Advantageously, because gamma camera 114 can be moved along a trajectory that intersects path 115 between x-ray source 111 and x-ray detector 112, gamma camera 114 can be used to generate a nuclear image that corresponds to the same region of interest ROI as that which is imaged by x-ray source 111 and x-ray detector 112. Because the trajectory and the path intersect one another, close correspondence between the nuclear image and the x-ray image can be achieved. Moreover, when the gamma camera has its own support structure, independent movement between the gamma camera and the x-ray c-arm can be achieved, thereby providing increased positioning flexibility.

Preferably, x-ray detector 112 in FIG. 1 is a flat panel x-ray detector array that includes an array of x-ray scintillator elements for generating x-ray scintillation light and a corresponding array of photodetectors arranged to capture the x-ray scintillation light. X-ray detector 112 may alternatively include a curved panel or a plurality of flat panel segments arranged around an arc to provide a curved geometry. X-ray source 111 can be a standard x-ray source, although it is also contemplated to use a dual energy source in this position. X-ray c-arm 113 is an otherwise standard x-ray c-arm and may be mounted in a fixed position or optionally arranged for movement as illustrated by the arrows near its support.

In addition to intersection point Pint1, trajectory 116 in FIG. 1 may also include an offset position along the trajectory in which the gamma camera is not intercepted by path 115 between the x-ray source and detector. This may for example be to one end of trajectory 116 at which position the gamma camera is beyond the field of view FOV of the x-ray source 111—x-ray detector 112 arrangement. The ability to move gamma camera 114 along trajectory 116 between point of intersection Pint1, and the offset position provides two possible nuclear imaging positions in which differing views and thus degrees of correspondence between the x-ray image and the nuclear image can be achieved. Clearly, additional nuclear imaging positions along trajectory 116 may also be provided. Moreover, the gamma camera may be positioned in the offset position where it is beyond the field of view FOV of the x-ray source and detector during x-ray imaging in order to prevent the gamma camera from obscuring or being affected by x-ray radiation emitted by x-ray source 111.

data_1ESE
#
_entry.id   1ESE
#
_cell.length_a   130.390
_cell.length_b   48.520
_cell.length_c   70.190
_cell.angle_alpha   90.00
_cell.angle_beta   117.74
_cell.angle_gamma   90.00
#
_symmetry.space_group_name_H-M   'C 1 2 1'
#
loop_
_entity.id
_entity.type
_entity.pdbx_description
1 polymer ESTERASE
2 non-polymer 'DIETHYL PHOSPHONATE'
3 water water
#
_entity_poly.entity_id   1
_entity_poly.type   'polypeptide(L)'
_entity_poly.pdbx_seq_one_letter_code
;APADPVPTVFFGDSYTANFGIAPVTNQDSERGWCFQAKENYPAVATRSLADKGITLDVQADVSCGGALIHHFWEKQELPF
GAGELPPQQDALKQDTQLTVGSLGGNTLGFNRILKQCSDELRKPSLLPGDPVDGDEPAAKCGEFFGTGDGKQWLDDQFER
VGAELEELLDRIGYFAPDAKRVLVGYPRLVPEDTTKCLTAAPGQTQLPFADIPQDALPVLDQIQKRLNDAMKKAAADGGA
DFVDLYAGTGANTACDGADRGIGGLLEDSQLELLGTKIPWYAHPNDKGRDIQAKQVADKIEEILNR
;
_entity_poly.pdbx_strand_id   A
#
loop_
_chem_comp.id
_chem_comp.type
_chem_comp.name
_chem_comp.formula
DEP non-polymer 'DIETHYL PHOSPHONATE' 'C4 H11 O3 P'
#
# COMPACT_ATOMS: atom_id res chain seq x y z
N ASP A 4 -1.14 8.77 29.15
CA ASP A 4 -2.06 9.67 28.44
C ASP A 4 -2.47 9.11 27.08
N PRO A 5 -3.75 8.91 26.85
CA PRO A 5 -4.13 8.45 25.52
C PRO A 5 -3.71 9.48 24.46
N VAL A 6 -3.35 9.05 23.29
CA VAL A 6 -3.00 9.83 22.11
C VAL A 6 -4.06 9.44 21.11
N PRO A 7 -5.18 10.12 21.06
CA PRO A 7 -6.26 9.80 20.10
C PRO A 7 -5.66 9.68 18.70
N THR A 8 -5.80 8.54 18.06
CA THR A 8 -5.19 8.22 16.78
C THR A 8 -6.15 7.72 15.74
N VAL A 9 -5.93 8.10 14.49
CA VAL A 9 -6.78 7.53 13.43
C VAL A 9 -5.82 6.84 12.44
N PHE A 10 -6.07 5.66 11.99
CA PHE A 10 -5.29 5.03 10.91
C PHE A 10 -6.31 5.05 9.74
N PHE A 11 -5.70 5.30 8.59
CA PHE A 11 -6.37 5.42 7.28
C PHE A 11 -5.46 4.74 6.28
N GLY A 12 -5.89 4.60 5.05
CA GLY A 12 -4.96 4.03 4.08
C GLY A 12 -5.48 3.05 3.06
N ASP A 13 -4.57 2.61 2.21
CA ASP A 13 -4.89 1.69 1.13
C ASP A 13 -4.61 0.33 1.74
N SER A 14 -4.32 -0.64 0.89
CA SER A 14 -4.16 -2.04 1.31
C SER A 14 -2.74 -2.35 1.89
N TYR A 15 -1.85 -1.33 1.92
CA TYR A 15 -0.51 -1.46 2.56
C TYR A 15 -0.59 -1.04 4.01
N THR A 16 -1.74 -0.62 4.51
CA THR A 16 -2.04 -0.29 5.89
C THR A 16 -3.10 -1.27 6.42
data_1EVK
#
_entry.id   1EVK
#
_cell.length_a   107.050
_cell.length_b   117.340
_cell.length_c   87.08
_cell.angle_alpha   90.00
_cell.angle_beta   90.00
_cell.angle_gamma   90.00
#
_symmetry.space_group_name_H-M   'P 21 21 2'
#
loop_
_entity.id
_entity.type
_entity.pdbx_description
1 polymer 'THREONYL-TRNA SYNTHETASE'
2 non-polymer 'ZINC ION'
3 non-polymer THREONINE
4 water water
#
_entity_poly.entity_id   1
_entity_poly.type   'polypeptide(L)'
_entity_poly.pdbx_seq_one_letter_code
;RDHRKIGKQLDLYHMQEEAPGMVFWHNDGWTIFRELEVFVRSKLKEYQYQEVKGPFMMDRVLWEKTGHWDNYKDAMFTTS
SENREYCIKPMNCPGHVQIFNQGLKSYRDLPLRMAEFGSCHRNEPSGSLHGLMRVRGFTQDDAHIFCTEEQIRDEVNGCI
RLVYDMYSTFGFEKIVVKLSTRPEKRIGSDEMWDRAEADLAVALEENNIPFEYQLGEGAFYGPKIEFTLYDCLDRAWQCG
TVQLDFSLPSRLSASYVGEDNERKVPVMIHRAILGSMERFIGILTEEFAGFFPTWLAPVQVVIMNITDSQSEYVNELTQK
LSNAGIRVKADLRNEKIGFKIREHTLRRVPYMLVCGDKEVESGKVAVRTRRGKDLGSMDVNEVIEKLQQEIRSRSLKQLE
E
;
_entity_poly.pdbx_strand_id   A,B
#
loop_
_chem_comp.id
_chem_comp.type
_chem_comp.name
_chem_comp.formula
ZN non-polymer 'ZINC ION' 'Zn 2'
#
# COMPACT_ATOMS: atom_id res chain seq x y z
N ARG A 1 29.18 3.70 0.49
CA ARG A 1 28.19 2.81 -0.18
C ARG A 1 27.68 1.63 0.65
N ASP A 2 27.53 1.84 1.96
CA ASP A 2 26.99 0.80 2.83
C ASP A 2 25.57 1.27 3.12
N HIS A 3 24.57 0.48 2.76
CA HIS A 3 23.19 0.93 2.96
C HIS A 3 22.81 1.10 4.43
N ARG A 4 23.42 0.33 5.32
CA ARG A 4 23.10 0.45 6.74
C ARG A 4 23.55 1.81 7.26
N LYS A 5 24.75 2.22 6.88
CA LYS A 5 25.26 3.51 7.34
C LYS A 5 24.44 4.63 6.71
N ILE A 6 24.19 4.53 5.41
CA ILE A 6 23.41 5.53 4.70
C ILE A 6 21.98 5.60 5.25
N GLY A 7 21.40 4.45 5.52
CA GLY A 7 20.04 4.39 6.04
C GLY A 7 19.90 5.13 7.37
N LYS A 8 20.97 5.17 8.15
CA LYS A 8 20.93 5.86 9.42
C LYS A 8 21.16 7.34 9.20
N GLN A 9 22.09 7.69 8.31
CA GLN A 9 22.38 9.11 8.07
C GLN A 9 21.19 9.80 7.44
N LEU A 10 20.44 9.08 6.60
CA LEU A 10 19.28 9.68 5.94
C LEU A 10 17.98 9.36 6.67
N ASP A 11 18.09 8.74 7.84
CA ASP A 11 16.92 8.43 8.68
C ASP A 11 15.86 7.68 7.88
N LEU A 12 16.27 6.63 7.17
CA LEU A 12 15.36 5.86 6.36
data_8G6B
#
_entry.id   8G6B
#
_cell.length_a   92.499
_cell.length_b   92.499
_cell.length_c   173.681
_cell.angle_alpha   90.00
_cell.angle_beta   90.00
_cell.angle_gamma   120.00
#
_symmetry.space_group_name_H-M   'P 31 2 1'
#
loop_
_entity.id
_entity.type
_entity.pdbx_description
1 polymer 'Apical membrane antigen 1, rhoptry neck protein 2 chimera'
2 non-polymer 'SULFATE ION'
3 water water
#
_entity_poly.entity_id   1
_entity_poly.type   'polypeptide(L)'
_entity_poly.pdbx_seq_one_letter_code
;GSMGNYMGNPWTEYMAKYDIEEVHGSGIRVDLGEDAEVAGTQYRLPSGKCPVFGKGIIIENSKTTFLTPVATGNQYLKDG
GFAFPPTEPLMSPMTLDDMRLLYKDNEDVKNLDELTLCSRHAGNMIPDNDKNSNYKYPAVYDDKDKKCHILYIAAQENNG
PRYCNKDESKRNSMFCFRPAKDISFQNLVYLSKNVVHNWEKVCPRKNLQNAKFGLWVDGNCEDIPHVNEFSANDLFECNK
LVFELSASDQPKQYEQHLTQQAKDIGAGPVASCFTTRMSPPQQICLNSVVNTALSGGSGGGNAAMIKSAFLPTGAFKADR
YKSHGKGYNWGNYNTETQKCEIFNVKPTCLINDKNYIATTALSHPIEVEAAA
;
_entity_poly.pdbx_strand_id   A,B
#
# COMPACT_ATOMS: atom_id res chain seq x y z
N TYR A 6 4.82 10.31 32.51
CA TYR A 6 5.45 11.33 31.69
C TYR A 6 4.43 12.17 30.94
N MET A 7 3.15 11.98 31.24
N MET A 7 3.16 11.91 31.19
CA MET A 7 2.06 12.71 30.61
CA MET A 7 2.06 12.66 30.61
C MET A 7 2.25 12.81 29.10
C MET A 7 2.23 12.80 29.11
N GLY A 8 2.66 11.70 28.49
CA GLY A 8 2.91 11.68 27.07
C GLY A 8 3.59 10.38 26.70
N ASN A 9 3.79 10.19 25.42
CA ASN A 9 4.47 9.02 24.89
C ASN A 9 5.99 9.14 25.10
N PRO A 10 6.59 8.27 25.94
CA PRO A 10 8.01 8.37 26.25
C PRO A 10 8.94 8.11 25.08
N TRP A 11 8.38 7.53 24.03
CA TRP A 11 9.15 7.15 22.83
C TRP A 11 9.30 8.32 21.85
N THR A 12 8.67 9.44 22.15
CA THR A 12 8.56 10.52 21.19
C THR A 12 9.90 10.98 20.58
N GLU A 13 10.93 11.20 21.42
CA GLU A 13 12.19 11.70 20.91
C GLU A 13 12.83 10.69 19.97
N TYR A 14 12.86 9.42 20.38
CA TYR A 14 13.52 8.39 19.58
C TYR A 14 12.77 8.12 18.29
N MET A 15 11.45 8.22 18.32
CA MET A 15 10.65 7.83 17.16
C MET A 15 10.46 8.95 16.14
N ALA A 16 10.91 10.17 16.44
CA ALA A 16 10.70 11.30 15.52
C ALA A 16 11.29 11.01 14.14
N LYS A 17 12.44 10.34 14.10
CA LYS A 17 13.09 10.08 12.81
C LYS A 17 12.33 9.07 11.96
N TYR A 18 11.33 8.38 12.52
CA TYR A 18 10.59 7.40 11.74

In-use, the arrangement of FIG. 1 may be used in a number of different modes. In one exemplary mode, x-ray source 111—x-ray detector 112 arrangement may be used to generate single-shot or a continuous stream of x-ray images of region of interest ROI in order to perform a medical procedure. One such medical procedure is the catheter-based vessel coiling procedure outlined above. Having performed the medical procedure under x-ray guidance, gamma camera 114 may be moved along trajectory 116 to point Pint1where trajectory 116 intersects path 115. In this position gamma camera 114 can be used to generate a nuclear image of the ROI that closely corresponds to the x-ray image. Moreover, because point Pint1 is close to region of interest ROI, a high number of gamma counts from the ROI will be detected by gamma camera 114, in short resulting in a higher resolution nuclear image. Thus, in this exemplary mode the x-ray and nuclear images may be generated sequentially. In another exemplary mode x-ray and nuclear images may be generated simultaneously with gamma camera 114 in the above-described offset position. In this mode the x-ray and gamma camera views of the ROI are clearly slightly different. Advantageously, in this simultaneous imaging configuration, no further adjustments of the imaging system positions are needed after an initial set-up phase.